Additional poetry classes include “Object, List, and Place Poems” with Peter Makuck, two-time winner of the Brockman-Campbell Award for best book of poetry by a North Carolinian; “Fine Lines” with Beloit Journal poetry editor Melissa Crowe; and “The Ordinary Extraordinary” with Michael White, a 2015 finalist for the National Book Award for Travels in Vermeer.
Those registrants hoping for feedback on their manuscripts should consider additional special options.
By pre-registering for either the Critique Service or the Manuscript Mart, writers receive in-depth literary critique of their fiction, nonfiction, or poetry by a seasoned writer or editor (Critique Service), or the chance to pitch their manuscripts and get feedback from an editor or agent with a leading publisher or literary agency (Manuscript Mart). While either of these programs might lead to publication, conferencegoers will get more out of these half-hour sessions if they approach them as an opportunity, above all else, to learn to write better.
Finishing a manuscript, though, is only part of what it takes to be a writer. With that in mind, the NCWN 2017 Fall Conference offers several sessions devoted to teaching writers how to comport themselves professionally and navigate the publishing industry.
Beth Staples, editor of Lookout Books, will lead “Understanding the Editorial Process,” while “Myth & Modern Magical Thinking for Mere Mortals,” with Poetry Society of America Vice President Catherine Woodard, will examine the timeless hero/heroine’s journey for any genre; NCWN Trustee and UNC-Chapel Hill professor Michele T. Berger will offer “Charting Your Path to Publication: Tips, Techniques and Lessons for Writers;” Malaga Baldi will lead registrants through “Writing the Query Letter that Sells!”; distinguished editors Terry L. Kennedy, Robin Miura, and Ross White will participate in the panel “Finding Readers Through Lit Mags“; novelist Taylor Brown, winner of the Montana Prize in Fiction, will use examples from his own day-to-day to teach attendees about “The Writing Life: Strategies for Being an Artist in the Real World”; and NCWN board member and the voice of Lady Banks, Nicki Leone, will lead “Booksellers and Authors: Building Partnerships that Last.”
Anna Lena Phillips Bell, winner of the 2016 Vassar Miller Poetry Prize for her newest collection Ornament, will lead the Pre-Conference Tailgate on Friday. “Writing from Place: A Poetry (or Prose) Walk” will tour participants through Wrightsville Beach on foot, pausing in the shade to talk writing and respond to writing prompts. This programming is free.
Once again, the Network will offer Mary Belle Campbell Scholarships, which send two poets who teach full-time to the Fall Conference.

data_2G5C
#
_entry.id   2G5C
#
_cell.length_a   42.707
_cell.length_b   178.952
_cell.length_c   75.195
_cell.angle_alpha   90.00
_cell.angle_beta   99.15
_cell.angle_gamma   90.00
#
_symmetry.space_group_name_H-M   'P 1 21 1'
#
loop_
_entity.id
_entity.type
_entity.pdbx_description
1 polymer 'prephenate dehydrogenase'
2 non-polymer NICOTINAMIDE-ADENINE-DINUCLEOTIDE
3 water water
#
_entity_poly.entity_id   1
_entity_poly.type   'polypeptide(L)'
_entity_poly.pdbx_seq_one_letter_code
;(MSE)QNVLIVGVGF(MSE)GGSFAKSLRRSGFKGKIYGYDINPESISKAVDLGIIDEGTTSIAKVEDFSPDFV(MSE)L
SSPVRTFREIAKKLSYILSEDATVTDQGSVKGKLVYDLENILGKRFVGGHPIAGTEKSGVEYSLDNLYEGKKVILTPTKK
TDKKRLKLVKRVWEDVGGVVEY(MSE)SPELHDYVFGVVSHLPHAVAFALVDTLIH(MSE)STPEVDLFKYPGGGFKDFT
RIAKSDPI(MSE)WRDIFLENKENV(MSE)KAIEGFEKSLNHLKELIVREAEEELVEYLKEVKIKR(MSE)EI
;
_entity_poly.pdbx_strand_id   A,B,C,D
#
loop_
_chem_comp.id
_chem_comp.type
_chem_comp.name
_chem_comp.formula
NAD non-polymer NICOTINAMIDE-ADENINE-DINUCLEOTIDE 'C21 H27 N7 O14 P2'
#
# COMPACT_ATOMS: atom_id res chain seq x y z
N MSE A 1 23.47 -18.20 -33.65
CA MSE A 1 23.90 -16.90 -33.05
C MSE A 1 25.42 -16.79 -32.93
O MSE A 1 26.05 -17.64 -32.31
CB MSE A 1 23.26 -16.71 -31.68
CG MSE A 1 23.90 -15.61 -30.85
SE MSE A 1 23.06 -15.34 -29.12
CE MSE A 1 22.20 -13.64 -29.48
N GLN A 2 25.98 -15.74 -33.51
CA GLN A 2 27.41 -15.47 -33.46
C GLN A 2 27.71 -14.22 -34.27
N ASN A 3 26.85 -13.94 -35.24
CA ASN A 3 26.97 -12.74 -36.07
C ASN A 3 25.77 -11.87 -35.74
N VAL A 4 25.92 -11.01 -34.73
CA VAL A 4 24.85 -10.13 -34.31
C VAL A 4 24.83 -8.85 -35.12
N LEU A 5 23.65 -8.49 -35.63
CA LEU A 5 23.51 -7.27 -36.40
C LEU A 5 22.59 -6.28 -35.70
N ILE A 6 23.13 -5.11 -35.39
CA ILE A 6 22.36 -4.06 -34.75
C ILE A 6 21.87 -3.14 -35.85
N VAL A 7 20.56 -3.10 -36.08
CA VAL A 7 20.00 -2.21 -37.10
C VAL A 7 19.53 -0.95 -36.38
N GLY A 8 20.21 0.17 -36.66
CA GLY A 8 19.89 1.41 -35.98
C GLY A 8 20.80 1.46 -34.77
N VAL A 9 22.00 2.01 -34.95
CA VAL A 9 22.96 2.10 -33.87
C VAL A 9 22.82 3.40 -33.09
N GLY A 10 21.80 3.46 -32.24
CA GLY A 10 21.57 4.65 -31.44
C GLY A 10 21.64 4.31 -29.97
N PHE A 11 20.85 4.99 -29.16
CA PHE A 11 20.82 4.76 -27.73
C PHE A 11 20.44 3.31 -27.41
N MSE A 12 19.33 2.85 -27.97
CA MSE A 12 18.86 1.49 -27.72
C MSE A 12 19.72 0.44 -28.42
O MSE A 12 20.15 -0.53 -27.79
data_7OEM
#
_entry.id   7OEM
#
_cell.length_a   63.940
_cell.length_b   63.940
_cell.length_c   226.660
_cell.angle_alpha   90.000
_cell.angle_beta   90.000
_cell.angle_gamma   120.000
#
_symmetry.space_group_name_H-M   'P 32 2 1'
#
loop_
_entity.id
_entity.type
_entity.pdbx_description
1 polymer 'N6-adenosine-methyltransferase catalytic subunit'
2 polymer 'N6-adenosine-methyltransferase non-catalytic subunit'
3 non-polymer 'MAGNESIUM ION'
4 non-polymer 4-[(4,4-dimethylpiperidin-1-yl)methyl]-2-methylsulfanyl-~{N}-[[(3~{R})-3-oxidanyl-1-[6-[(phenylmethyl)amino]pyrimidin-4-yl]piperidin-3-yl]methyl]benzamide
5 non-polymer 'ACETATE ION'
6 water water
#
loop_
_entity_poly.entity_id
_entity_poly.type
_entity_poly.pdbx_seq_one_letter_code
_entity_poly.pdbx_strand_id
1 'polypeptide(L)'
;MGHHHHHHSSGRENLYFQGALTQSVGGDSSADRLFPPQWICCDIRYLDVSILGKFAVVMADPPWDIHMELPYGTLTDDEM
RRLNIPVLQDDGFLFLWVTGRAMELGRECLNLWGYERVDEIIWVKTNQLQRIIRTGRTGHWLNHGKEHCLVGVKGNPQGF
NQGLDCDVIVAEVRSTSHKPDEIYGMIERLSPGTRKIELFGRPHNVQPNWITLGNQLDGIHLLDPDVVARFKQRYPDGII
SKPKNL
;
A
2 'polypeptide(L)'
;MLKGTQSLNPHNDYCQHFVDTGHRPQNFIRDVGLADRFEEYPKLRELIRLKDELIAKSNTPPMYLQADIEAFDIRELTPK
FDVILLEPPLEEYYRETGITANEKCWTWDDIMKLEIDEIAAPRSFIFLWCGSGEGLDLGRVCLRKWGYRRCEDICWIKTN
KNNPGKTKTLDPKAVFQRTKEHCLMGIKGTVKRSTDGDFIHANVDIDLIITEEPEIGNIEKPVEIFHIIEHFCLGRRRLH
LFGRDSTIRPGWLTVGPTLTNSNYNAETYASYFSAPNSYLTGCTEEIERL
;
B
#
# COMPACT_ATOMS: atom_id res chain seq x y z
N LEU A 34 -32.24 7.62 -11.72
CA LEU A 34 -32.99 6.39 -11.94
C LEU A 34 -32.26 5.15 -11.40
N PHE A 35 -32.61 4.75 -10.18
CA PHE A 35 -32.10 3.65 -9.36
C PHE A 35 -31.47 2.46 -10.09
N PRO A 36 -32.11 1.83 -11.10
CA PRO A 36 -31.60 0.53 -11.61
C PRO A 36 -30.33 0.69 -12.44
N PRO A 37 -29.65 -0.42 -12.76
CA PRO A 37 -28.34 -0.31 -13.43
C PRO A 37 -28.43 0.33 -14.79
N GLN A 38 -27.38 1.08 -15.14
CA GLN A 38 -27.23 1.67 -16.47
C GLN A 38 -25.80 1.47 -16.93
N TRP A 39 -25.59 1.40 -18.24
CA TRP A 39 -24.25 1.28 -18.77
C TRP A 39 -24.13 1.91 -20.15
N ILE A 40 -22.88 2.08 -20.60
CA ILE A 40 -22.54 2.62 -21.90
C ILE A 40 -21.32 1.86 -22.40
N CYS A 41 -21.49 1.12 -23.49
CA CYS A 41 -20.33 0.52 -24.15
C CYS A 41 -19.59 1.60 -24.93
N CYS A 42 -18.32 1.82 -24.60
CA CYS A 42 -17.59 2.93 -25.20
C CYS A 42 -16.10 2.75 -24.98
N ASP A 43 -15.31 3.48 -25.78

2017 Fall Conference sponsors include the Arts Council of Wilmington & New Hanover County; Coastal Carolina University; Chatham-Lee Counties NCWN regional rep Al Manning; the North Carolina Arts Council; the North Carolina Humanities Council; the UNCW Department of Creative Writing; WHQR Public Radio 91.3 FM; and Alice Osborn & Write from the Inside Out.
For more information, and to register, visit www.ncwriters.org.
- Written by Administrator
- Category: Network News
WINSTON-SALEM—Launched just this year, the NCWN’s Prison Writers Outreach program already is an overwhelming success—almost literally.
As in, we have heard from far more incarcerated writers, who want to learn or hone their craft, than we have volunteer writers to correspond with them.
So if you have not already done so, please consider volunteering to be a part of Prison Writers Outreach.
We have a good-sized backlog of letters from inmates in the state prison system, each of them wanting to explore the possibilities offered by creative writing: memoir, short or long fiction, poetry, plays, and more.
Each one of them is waiting to hear back from an experienced writer who can critique their work, offer advice, and most importantly, share words of encouragement and support.
The purpose of the North Carolina Writers’ Network’s Prison Writers Outreach is to encourage creative writers currently incarcerated by the State of North Carolina. Outreach volunteers will do so by corresponding with interested inmates about the craft and business of writing.
All volunteers must be current members of the North Carolina Writers’ Network, and must sign and agree to abide by the program guidelines, developed in conjunction with the North Carolina Department of Public Safety.
Volunteers will be paired at random with one (or more, if the volunteer wishes) incarcerated writer, with whom the volunteer will exchange at least three correspondences.
We hope you will want to be a part of this important outreach program of the Network’s, one that seeks to sustain North Carolina’s claim as the Writingest State, and help some of our most marginalized writers.